Apparent Dip and the Use of the Travis Apparent Dip Calculators
Apparent dip is the dip that a tabular or plane geologic feature such as a bed, a fault, or a vein appears to have on a cross-section. For any given true dip, the magnitude of the apparent dip depends on the angle at which the cross-section intersects the strike of the plane. This angle is commonly called the directional angle . If it is 90°, the apparent dip equals the true dip; if it is 0°, the apparent dip is 0° and on the cross section the plane appears to be horizontal. Consequently, on cross-sections, most dips are apparent and are greater than 0° but less than the true dips.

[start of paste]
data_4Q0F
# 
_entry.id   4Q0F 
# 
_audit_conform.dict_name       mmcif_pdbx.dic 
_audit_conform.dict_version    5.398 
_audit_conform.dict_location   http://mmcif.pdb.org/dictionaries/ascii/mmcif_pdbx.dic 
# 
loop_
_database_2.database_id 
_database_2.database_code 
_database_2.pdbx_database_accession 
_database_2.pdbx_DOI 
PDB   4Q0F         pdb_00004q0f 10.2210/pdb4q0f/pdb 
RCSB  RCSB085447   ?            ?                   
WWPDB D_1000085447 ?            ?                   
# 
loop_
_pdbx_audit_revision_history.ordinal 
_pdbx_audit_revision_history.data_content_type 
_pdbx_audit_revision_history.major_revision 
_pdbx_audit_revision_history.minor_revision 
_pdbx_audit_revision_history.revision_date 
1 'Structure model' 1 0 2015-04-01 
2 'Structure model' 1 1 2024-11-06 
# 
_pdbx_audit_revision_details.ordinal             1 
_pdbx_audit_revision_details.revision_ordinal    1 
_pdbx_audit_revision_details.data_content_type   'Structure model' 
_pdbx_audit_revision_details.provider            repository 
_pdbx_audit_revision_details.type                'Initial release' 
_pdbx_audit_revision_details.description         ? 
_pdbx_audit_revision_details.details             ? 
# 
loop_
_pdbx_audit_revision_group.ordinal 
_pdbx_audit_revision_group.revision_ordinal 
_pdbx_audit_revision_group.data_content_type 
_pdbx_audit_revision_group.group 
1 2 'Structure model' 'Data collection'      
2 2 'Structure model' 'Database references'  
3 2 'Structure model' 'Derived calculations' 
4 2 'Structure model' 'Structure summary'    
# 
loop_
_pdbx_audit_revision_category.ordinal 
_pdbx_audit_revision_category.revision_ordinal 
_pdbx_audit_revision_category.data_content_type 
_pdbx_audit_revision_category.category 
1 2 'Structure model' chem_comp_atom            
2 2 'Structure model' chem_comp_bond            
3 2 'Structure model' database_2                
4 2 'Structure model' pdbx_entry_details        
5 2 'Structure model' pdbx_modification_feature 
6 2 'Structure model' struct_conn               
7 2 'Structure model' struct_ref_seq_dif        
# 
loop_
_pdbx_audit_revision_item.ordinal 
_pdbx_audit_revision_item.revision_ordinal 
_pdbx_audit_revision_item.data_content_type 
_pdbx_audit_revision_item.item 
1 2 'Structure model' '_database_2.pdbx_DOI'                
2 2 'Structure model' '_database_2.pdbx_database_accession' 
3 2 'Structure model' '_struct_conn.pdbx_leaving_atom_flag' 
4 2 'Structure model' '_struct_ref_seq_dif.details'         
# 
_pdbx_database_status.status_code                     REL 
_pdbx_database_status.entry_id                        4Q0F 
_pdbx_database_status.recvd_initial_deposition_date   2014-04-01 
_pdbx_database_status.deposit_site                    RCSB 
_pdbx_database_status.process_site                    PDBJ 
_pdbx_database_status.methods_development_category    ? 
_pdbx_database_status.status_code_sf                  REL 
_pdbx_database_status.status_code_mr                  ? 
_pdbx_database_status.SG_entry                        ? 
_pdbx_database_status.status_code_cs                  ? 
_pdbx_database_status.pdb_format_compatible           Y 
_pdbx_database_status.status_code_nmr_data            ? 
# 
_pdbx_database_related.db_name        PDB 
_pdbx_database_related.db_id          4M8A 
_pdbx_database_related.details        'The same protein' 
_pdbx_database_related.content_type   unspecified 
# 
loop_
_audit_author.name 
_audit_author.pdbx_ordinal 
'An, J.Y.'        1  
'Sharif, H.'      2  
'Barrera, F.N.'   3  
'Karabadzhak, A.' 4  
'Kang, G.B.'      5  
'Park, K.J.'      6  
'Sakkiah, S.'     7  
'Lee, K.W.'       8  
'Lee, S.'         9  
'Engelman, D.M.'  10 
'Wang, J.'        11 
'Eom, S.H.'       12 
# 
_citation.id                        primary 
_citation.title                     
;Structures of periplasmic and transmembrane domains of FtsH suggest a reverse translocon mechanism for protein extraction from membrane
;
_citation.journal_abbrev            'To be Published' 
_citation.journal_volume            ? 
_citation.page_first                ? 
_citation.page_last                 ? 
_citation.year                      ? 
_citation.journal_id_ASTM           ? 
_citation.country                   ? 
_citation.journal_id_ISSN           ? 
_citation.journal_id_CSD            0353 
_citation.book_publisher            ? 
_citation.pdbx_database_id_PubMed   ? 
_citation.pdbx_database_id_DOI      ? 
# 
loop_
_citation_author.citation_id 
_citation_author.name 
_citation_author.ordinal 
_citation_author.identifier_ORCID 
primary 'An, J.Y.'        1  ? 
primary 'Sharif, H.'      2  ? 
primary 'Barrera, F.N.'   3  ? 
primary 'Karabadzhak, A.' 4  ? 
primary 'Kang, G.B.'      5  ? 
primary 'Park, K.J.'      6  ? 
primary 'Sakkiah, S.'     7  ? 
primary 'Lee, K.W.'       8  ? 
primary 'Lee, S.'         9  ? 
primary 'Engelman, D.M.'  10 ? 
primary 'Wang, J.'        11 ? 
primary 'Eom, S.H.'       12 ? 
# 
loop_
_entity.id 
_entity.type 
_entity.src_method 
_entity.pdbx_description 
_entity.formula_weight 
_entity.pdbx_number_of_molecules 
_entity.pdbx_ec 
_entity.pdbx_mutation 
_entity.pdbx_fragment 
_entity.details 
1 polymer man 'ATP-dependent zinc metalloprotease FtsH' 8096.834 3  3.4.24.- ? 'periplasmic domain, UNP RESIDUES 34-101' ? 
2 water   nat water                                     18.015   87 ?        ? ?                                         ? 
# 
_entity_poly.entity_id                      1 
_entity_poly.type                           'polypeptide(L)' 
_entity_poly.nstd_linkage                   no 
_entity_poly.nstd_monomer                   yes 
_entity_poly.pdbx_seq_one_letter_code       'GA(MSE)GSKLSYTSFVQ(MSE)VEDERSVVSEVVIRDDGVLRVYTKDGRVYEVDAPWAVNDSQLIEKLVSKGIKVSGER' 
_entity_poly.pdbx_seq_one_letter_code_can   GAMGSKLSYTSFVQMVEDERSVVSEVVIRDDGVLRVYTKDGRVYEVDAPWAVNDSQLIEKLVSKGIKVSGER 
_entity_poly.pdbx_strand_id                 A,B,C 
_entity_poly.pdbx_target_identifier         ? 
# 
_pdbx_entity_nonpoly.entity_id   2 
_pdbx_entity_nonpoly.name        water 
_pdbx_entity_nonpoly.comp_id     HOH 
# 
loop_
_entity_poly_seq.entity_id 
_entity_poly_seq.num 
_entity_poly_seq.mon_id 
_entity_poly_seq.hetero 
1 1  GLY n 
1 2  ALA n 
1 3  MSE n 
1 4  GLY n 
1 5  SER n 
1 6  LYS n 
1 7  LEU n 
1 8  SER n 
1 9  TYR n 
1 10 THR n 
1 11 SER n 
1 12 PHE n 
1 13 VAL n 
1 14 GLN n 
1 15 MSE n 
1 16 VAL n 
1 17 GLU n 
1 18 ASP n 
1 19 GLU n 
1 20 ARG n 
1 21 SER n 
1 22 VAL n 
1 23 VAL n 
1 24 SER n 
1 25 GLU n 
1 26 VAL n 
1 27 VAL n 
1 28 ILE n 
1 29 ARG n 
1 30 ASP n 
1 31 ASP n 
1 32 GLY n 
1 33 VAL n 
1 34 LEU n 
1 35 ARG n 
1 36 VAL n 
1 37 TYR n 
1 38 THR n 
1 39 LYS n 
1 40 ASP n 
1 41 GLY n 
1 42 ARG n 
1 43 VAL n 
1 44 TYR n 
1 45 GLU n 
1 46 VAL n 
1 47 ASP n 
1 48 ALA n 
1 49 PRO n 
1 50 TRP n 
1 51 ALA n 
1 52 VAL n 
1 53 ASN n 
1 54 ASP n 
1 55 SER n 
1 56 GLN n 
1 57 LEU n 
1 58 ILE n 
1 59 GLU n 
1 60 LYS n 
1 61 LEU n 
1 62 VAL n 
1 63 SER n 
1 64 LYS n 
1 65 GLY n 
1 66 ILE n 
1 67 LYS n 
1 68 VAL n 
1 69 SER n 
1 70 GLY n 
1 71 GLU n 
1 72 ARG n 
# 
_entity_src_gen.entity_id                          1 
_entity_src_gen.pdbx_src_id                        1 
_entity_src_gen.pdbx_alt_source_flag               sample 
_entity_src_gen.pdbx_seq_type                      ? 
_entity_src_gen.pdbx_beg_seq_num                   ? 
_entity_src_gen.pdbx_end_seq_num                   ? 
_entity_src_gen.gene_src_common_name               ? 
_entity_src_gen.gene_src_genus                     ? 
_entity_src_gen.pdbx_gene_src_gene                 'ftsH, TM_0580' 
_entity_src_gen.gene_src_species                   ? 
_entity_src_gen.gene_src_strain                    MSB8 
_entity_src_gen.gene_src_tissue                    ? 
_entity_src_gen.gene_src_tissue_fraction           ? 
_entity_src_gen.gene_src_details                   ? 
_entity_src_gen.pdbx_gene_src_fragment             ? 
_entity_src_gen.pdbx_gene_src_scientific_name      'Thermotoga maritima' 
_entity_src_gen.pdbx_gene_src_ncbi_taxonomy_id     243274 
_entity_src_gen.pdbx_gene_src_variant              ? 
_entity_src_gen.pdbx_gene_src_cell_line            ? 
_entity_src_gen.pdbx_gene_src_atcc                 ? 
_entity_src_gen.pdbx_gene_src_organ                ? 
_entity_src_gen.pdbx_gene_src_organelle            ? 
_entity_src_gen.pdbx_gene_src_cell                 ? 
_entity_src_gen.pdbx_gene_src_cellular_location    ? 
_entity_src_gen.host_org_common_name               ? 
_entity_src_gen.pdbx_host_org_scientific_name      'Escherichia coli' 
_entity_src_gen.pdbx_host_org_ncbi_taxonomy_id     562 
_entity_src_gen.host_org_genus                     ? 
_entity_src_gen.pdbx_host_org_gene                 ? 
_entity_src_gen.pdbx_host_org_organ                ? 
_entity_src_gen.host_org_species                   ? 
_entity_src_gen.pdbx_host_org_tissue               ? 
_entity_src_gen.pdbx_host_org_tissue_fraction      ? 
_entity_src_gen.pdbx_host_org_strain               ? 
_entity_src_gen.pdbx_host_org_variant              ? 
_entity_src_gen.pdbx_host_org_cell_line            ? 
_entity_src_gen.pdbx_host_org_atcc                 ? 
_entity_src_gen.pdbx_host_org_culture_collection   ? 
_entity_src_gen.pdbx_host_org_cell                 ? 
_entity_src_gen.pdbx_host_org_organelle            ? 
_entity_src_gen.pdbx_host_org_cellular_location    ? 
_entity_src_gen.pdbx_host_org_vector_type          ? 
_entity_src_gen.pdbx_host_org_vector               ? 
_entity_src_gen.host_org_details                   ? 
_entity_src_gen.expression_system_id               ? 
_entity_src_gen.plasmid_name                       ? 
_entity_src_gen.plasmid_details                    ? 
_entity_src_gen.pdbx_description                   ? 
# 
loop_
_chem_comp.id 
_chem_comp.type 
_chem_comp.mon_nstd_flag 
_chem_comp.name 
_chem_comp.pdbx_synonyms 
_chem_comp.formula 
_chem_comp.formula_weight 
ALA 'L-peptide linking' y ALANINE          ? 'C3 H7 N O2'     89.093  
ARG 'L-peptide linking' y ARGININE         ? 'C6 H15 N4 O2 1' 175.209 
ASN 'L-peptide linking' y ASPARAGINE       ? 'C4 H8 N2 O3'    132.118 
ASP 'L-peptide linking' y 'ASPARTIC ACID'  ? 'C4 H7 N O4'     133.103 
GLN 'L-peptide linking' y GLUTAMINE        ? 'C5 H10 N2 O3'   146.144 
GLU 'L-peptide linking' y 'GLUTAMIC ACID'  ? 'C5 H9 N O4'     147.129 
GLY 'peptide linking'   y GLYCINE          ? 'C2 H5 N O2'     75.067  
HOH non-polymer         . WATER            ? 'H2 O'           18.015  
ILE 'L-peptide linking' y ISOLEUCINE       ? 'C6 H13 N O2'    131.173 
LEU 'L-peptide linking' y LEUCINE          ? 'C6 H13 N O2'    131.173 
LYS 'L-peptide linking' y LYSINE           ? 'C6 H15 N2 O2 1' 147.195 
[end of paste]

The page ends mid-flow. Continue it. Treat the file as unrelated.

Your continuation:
Conventional methods of determining apparent dip require measurement of the directional angle, followed by reference to a table or graph. The Travis Apparent Dip Calculator permits the determination of apparent dip with a single measurement that requires no further reference.